Archive for the ‘Optical coherence tomography’ Category

Journal Club 9 May 2012


Morphometric Assessment of Coronary Stenosis Relevance With Optical Coherence Tomography
A Comparison With Fractional Flow Reserve and Intravascular Ultrasound




This paper compared optical coherence tomography and intravascular ultrasound anatomical measurements correlation with functional significance of intermediate coronary stenosis as assessed using fractional flow reserve


Patients scheduled for coronary angiography in whom 1 or more coronary stenoses with intermediate angiographic severity (40% to 70% diameter stenosis by quantitative coronary angiography [QCA])

Exclusions: Stenoses located in culprit vessels of acute coronary syndromes, serial stenoses, or diffuse coronary narrowings were excluded. Vessels providing circulation to previously infarct regions were also excluded. Other exclusion criteria were left main stenosis,
graft stenosis, contraindications to adenosine administration, hemodynamic instability, renal insufficiency, and anatomical
characteristics such as vessel tortuosity and severe calcification that do not allow the advancement of OCT and IVUS catheters.


Optical coherence tomography: minimal luminal area, minimal luminal diameter, area stenosis


Intravascular ultrasound: minimal luminal area, minimal luminal diameter, area stenosis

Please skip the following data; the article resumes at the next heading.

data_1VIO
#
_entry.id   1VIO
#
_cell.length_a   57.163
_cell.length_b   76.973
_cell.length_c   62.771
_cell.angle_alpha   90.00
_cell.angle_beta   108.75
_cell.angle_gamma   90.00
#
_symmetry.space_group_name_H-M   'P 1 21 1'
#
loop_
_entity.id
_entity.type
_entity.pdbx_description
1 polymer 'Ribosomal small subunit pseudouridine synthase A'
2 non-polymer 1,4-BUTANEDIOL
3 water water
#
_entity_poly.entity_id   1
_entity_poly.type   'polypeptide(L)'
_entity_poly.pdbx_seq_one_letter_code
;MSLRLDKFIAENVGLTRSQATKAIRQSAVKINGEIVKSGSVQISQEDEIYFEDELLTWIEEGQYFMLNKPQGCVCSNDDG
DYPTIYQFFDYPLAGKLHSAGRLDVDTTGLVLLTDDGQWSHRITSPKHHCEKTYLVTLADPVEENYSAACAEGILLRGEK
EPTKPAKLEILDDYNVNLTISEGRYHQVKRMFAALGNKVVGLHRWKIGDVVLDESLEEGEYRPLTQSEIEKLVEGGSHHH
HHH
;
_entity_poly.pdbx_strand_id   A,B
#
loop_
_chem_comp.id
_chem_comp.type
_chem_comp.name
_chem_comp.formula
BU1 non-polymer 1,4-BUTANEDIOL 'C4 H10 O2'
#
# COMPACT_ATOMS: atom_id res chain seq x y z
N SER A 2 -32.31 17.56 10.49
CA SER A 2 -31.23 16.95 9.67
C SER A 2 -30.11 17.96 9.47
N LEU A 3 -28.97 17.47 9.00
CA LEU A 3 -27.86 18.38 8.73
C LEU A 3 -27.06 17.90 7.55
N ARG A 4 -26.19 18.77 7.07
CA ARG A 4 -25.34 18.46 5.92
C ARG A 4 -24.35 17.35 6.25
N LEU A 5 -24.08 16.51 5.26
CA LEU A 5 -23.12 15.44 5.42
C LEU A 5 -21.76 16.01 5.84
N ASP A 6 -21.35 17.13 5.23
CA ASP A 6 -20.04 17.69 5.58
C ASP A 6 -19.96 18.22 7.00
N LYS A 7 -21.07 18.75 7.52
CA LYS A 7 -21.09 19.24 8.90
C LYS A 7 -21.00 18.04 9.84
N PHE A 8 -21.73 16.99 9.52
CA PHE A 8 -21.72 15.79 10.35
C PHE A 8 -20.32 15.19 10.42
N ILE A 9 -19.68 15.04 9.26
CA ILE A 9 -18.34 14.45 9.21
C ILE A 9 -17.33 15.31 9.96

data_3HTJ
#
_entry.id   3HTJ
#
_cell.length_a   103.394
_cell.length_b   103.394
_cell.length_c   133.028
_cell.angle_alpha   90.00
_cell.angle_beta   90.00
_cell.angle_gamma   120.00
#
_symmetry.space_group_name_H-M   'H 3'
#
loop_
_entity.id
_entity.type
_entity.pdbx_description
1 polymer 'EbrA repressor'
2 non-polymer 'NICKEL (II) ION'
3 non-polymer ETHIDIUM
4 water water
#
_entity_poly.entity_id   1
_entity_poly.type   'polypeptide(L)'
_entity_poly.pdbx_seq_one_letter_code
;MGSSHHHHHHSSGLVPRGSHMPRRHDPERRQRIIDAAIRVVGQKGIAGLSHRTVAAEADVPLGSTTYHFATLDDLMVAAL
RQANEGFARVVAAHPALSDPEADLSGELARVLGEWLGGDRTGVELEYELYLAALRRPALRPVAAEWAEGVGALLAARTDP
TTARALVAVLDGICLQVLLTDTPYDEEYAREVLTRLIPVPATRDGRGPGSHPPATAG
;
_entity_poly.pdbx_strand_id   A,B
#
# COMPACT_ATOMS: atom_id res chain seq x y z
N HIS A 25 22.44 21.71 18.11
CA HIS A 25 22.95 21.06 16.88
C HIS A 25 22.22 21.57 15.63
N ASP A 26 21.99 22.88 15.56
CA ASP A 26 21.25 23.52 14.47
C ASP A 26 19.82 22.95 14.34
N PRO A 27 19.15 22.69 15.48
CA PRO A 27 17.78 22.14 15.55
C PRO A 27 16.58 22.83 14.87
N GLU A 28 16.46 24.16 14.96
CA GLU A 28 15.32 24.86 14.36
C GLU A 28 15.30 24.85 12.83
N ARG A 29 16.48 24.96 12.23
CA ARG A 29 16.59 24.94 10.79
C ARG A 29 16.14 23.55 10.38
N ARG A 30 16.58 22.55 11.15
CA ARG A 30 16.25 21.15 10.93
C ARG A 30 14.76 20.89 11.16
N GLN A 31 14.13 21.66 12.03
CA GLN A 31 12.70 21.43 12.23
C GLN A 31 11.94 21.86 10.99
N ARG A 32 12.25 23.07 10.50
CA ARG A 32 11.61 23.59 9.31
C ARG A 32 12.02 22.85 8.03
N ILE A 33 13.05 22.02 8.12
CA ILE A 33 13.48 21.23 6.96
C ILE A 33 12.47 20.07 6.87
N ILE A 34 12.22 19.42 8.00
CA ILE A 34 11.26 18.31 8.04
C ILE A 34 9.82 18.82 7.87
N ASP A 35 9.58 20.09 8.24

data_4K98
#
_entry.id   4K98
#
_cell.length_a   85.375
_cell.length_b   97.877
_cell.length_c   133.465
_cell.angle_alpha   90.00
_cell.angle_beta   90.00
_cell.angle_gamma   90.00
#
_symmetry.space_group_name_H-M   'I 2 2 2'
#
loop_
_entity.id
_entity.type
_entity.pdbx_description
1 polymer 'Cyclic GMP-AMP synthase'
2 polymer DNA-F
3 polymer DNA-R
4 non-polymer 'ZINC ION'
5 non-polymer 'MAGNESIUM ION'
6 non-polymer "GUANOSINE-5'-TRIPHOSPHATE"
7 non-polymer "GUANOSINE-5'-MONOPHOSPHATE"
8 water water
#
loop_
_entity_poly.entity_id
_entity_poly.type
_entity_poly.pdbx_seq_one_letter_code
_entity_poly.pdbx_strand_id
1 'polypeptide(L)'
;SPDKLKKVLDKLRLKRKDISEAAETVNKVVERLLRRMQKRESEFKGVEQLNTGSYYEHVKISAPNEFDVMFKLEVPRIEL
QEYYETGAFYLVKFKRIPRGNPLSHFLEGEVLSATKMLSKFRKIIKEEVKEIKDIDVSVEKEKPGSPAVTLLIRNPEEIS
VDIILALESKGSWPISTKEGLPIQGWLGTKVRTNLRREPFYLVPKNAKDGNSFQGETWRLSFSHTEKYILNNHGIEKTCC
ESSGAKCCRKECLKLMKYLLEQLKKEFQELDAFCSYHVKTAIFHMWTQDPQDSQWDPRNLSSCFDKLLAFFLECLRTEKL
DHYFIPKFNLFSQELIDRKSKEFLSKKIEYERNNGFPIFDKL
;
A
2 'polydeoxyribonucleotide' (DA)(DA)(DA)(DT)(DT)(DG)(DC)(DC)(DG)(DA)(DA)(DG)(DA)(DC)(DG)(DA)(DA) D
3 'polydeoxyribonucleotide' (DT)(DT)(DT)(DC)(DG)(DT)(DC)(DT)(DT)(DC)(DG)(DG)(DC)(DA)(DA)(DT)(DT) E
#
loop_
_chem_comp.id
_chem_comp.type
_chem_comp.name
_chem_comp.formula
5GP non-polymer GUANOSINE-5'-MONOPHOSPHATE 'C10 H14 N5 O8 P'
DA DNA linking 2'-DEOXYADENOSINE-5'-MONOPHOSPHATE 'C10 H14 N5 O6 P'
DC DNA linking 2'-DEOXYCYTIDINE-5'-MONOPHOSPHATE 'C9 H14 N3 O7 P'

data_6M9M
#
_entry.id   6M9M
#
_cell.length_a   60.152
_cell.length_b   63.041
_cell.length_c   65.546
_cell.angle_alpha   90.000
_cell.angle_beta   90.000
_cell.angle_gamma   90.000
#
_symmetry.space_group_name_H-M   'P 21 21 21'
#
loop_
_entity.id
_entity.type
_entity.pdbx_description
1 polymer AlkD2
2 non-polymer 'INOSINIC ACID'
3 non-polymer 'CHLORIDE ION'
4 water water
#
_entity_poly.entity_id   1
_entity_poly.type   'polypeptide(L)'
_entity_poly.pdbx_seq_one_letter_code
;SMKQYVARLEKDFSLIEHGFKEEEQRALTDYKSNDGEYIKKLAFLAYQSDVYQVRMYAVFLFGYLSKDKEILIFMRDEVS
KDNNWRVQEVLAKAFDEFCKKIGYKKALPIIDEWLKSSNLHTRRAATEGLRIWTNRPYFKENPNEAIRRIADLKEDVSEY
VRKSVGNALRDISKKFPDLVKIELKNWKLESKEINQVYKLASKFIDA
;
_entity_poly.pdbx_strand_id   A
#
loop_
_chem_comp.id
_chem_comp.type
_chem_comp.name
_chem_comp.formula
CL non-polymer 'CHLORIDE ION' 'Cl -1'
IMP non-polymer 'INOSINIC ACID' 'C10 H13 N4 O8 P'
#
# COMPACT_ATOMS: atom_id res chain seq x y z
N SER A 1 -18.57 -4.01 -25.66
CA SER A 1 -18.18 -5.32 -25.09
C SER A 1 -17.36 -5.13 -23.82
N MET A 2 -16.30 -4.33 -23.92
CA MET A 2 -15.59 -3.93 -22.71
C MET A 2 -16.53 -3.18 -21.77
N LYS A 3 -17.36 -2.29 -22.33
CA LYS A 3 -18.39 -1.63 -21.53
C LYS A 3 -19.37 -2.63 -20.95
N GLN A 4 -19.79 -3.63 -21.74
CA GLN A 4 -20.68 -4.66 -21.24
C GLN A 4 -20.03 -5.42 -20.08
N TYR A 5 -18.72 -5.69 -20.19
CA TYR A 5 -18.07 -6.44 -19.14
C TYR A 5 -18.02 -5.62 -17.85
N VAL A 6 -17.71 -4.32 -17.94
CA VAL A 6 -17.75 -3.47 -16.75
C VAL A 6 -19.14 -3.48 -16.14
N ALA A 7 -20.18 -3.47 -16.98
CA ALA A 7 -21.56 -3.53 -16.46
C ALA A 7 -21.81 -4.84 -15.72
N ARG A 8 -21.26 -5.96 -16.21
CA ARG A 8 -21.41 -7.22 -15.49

Correlation between the measures and FFR were determined.  Receiver operator characteristic curves were created and limits of agreement of the anatomical measures between IVUS and OCT were determined.


Angiographic stenosis severity was 50.9  8% diameter stenosis with 1.28  0.3 mm minimal lumen diameter.
FFR was 0.80 in 28 (45.9%) stenoses. An overall moderate diagnostic efficiency of OCT was found (area under
the curve [AUC]: 0.74; 95% confidence interval [CI]: 0.61 to 0.84), with sensitivity/specificity of 82%/63% associated
with an optimal cutoff value of 1.95 mm2. Comparison of the results in patients with simultaneous IVUS
and OCT imaging revealed no significant differences in the diagnostic efficiency of OCT (AUC: 0.70; 95% CI: 0.55
to 0.83) and IVUS (AUC. 0.63; 95% CI: 0.47 to 0.77; p  0.19). Sensitivity/specificity for IVUS was 67%/65% for
an optimal cutoff value of 2.36 mm2. In the subgroup of small vessels (reference diameter 3 mm) OCT
showed a significantly better diagnostic efficiency (AUC: 0.77; 95% CI: 0.60 to 0.89) than IVUS (AUC: 0.63; 95%
CI: 0.46 to 0.78) to identify functionally significant stenoses (p  0.04).

See also this post for further material.


Coronary stenosis measurement

March 19, 2012 3 comments

The recent Journal of American College of Cardiology has had a focus on optical coherence tomography.